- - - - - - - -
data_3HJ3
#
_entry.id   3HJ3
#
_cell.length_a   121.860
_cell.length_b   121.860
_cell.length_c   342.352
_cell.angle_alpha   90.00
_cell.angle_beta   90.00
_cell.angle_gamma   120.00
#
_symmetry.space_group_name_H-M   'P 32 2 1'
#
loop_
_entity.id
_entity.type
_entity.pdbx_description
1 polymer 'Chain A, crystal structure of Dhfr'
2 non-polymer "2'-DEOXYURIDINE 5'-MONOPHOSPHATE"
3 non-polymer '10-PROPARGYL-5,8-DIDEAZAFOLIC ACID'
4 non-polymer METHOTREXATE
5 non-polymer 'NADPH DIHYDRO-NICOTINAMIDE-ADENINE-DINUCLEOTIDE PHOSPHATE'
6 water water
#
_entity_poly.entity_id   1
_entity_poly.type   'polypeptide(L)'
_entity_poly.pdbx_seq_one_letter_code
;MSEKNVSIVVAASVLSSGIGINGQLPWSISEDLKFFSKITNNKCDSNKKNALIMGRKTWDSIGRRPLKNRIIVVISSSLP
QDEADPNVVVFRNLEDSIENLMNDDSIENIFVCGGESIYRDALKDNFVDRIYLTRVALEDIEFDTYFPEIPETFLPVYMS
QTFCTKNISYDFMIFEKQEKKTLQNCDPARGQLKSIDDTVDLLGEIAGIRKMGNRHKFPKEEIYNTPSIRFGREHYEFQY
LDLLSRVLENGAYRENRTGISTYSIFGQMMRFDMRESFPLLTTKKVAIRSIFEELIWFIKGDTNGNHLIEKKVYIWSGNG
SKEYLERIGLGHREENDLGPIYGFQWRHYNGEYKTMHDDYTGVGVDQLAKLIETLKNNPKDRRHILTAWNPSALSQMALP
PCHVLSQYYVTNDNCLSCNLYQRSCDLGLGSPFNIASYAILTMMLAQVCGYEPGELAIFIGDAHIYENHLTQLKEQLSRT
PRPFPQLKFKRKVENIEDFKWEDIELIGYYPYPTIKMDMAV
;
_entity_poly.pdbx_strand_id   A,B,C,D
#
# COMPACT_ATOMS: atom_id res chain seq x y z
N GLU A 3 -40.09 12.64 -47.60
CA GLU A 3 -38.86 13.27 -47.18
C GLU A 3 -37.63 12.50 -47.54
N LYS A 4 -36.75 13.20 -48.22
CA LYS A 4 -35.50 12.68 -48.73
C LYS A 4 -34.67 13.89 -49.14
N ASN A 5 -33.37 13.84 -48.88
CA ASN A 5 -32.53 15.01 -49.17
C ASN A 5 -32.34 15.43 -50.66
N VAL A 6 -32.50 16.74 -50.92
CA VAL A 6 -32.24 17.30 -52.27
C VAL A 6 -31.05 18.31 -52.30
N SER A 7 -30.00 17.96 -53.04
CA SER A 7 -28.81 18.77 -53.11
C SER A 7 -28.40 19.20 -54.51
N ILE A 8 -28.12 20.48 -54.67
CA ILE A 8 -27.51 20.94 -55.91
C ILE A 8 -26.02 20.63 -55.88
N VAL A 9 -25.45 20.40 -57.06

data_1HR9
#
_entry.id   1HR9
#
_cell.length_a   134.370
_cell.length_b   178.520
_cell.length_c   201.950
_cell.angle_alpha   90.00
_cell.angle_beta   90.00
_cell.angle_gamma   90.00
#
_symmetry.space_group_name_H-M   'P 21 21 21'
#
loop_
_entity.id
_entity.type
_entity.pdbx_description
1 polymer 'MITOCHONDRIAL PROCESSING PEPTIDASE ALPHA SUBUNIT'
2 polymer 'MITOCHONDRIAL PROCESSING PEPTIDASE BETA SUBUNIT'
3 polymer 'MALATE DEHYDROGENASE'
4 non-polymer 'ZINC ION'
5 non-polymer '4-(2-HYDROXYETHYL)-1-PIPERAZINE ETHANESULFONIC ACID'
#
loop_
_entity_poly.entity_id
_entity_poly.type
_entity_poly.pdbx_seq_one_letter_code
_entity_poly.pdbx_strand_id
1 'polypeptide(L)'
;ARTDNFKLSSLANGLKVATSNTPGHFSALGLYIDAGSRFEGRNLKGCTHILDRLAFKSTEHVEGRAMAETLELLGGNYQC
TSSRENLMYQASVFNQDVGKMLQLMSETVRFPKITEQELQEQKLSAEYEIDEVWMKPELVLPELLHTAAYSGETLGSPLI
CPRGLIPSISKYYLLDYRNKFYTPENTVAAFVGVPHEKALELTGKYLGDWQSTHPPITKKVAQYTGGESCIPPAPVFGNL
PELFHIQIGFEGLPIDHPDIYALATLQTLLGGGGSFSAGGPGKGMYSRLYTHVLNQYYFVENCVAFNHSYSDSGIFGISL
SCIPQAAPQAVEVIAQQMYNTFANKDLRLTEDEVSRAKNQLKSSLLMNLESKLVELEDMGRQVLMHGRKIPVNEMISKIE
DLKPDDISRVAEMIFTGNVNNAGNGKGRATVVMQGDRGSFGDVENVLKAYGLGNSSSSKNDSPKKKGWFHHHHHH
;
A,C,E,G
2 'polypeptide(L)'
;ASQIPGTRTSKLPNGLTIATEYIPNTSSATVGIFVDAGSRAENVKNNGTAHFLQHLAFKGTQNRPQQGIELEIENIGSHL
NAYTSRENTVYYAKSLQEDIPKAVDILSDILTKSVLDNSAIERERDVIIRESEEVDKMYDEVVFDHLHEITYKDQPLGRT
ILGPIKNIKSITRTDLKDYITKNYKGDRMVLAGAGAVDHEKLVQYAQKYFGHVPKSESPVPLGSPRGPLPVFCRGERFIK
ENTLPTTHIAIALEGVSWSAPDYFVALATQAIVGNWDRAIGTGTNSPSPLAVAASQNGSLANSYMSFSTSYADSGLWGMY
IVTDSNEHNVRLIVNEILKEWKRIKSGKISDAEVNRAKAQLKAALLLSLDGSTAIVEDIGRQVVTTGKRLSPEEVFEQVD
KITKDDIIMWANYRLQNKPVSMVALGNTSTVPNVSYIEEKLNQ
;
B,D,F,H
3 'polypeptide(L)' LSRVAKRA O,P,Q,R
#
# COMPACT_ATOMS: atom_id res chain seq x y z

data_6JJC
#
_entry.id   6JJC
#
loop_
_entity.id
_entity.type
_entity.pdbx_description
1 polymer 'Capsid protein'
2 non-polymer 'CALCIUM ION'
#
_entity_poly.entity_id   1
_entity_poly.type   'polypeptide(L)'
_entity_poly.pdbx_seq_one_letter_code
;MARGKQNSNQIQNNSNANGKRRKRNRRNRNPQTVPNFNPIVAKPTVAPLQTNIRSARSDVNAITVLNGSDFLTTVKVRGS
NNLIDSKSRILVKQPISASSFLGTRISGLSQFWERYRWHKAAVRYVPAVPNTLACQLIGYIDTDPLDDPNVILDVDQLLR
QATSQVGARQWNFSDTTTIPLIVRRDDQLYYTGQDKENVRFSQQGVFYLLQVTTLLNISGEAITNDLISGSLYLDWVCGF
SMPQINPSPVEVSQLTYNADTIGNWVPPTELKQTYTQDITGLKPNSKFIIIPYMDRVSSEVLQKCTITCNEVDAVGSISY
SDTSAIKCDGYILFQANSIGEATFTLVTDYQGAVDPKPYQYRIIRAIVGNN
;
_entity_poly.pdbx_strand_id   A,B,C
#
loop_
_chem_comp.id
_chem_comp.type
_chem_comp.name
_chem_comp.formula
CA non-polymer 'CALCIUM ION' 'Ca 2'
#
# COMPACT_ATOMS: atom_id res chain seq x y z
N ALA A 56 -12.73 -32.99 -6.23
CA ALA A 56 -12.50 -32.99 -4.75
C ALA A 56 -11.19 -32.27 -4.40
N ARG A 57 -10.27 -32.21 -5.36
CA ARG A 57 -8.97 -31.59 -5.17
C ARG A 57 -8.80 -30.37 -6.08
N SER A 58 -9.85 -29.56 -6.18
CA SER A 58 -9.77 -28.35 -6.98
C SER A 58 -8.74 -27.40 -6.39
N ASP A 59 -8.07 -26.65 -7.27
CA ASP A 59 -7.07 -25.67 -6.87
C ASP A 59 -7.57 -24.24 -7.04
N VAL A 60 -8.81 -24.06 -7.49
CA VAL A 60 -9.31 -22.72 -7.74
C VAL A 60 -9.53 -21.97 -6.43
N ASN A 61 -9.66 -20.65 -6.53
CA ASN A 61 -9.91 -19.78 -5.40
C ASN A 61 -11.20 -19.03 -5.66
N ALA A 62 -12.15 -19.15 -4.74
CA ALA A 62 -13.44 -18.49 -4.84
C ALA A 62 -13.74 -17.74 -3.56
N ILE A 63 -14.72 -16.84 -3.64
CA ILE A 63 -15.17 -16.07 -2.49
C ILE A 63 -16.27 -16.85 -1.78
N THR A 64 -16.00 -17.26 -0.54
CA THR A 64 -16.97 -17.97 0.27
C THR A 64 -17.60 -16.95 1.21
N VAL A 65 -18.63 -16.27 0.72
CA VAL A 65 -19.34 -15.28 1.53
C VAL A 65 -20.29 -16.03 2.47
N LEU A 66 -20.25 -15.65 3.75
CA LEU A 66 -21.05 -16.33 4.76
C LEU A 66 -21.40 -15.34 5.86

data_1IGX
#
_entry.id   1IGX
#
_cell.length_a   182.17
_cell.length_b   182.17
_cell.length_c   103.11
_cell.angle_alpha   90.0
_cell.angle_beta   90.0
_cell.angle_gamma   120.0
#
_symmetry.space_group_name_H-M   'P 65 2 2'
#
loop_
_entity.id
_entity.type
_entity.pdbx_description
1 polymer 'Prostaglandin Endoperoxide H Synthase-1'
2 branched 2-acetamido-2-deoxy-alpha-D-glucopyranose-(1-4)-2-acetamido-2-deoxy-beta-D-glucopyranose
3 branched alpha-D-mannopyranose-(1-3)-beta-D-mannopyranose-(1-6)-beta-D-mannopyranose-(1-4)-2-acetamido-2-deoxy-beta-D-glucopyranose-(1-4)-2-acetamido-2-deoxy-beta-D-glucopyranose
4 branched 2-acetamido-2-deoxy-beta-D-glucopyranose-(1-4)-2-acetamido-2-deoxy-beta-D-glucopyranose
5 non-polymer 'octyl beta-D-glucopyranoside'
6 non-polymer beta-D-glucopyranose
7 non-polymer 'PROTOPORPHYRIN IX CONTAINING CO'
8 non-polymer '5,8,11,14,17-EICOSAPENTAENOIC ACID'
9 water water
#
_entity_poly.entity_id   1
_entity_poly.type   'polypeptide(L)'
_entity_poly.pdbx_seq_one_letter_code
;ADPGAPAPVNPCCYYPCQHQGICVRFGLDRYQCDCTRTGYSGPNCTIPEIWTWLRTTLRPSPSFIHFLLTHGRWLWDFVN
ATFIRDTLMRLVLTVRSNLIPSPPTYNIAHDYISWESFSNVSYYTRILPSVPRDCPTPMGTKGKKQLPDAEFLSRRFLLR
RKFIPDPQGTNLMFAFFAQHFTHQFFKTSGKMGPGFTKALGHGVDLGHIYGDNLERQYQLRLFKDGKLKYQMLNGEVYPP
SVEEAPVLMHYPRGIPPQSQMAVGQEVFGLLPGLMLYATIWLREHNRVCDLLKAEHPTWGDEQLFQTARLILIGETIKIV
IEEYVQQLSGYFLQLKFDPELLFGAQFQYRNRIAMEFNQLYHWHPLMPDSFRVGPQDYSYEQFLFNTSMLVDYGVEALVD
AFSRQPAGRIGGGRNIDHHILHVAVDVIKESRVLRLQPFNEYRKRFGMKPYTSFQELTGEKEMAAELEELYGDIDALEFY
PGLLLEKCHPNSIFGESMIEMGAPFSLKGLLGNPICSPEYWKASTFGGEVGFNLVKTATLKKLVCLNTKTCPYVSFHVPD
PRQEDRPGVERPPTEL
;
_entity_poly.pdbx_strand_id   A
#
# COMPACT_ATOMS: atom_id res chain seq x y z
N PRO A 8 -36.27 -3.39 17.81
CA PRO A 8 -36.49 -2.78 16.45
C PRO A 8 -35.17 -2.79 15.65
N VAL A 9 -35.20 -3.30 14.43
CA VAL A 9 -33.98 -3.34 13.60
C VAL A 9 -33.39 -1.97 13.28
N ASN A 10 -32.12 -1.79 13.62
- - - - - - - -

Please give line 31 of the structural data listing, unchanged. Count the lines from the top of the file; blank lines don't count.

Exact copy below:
LDLLSRVLENGAYRENRTGISTYSIFGQMMRFDMRESFPLLTTKKVAIRSIFEELIWFIKGDTNGNHLIEKKVYIWSGNG